My recent Amigos Falsos article about the pit and pratfalls of false cognates unleased a landslide of comments and funny examples of more awkward expat Spanglish errors.
A person called Wonder Woman reminds us that tercero y trasero are easily confused. The first means third, the second means derriere, pardon my French. Your trasero may be a tesoro, but make sure you know the difference.
The power and pronunciation of the “ñ” should not be understated. Learn to find it on your keyboard as the little letter can mean the difference between anus (anos) and years (años), a mistake you won’t want to make on a birthday greeting. Fun fake fact: when the Irish new age musician Enya tours Latin America, she calls herself “Ñ” to conserve vowels.
Vowels matter in Spain when you say polla (male anatomy again!) instead of pollo (chicken). Remember, folks: it’s “pollo loco!” Well meaning Anglophones seem to do a lot of tripping over male anatomy. When inviting the local police chief to a potluck, instead of, piña (pineapple), reader RS asked him to bring a pené (penis). He brought both and shared the gaffe with the rest of the police force. I would have probably left town, but RS stuck it out. Need to fix your hair? The word peine (comb) might be risky for the same reason. Along these lines, Jane pointed out that the word pico is perfectly acceptable in Spain (small, peak, beak), but not in Chile where, again, it features prominently on the male anatomical chart. If Mexican restaurants serve Pico de Gallo in Chile, I don’t want to know what it’s made from.
Unfortunately, Spanish isn’t immune from homophobia so don’t ask for directions to the maricon (pejorative for gay guy) when you really mean malecon (boardwalk or pier).
And if you don’t want to sound like a boob at KFC in Mexico, expat Charles suggests you order pechuga not pechos. (Not a problem for me. I never ate KFC after my mom told me it stood for Kentucky Fried Children.)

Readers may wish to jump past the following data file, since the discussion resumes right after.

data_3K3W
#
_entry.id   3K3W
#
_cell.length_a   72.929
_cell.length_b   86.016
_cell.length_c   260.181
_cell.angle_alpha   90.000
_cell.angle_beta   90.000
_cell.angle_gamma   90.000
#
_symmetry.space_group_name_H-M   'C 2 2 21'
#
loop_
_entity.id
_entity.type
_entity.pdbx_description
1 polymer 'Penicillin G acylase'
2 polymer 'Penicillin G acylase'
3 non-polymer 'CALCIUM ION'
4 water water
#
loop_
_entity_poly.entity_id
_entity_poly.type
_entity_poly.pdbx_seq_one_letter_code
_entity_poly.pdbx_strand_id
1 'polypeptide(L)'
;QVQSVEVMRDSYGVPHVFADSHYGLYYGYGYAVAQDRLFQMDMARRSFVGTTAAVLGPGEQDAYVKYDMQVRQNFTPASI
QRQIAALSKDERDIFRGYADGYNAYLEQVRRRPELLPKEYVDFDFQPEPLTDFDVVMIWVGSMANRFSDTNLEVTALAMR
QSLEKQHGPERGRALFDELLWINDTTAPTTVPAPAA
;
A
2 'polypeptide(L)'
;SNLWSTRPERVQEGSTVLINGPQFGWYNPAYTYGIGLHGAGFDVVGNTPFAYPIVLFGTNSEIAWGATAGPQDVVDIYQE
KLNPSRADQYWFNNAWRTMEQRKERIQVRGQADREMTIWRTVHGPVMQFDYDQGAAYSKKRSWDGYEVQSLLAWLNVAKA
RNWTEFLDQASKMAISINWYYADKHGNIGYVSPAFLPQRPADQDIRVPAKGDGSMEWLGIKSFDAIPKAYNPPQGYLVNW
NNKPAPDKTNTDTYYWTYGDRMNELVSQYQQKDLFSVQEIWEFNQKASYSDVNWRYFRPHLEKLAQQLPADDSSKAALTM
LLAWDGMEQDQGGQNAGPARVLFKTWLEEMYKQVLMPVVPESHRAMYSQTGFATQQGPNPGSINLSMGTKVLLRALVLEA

As long as we’re eating crow, Loren reminds us not to confuse cochina (dirty) and cocina (kitchen), especially if you’re trying to complement your Mexican mother-in-law’s paella (slang for female genitalia). And while you’re waiting for dinner, Kayla learned the hard way that tengo hombre doesn’t mean you’re hungry (tengo hambre).
Many readers fear saying mierda (poop) when they mean miedo (fear) . A pellicula de miedo (scary movie) may be a mierda, but you should be clear on the difference. A dude named Guy reminds us that a tienda de groserias (swearword store) isn’t a place to buy groceries.
Your first medical visit doesn’t have to add insult to injury. You may have dolor (pain) when you go to the doctor, especially when you pay in dólar (dollar). Be sure not to say culo (butt) if it’s really your cuello (neck) that’s bleeding. Ingle is groin; Inglés is the language you’re trying not to speak. When it doubt, just point and moan.
On the noun gender shortcuts thread, Maria shared a Spanish teacher’s trick that most of the words that end in the letters L-O-N-E-R-S (like teléfono or autobús) are masculine. My wife reminded me that the only written letters that can be doubled in Spanish (as in zoológico or accion) are contained in the word CAROLINE.
If you happen to be at the zoológico, Keenan reminds you not to say mamarlo (to suck it) when you really mean mammifero (mammal). But speaking of animals, a rolling “r” makes all the difference between pero (but) and perro (dog). The paired “r” (a “diagraph”) gets a harder, flutter-tongued sound than its lonely counterpart.
If you’re unhappy with this article, Kerry suggests that you may feel decepcionado which sounds like “deceived” but really means disillusioned or disappointed. On the other hand, maybe you’re feeling a bit engañado (deceived) as well.
Many of these false cognate mistakes are based on educated guesses and patterns which often turn out to be correct so when in doubt, blurt it out. At worst, you’ll be embarrassed, a word we stumbled over in the previous article.
One final warning: Color metaphors are fraught with danger. One of my classic mistakes was to use the word “green” which, in English, means I’m a novice. Unfortunately, verde in Spain is slang for pervert which wasn’t a good way to introduce myself to a language class.
How about you? Any more green and entertaining slips, Freudian or otherwise? Leave a comment!
R.S. Gompertz is a native of Southern California who currently lives and writes in Seattle. He recently completed a tour of Mexico and South America during which he spent several weeks in Cuenca. His most recent book, “Life’s Big Zoo,” is available on Amazon. For more information about his life, work and travels, click here.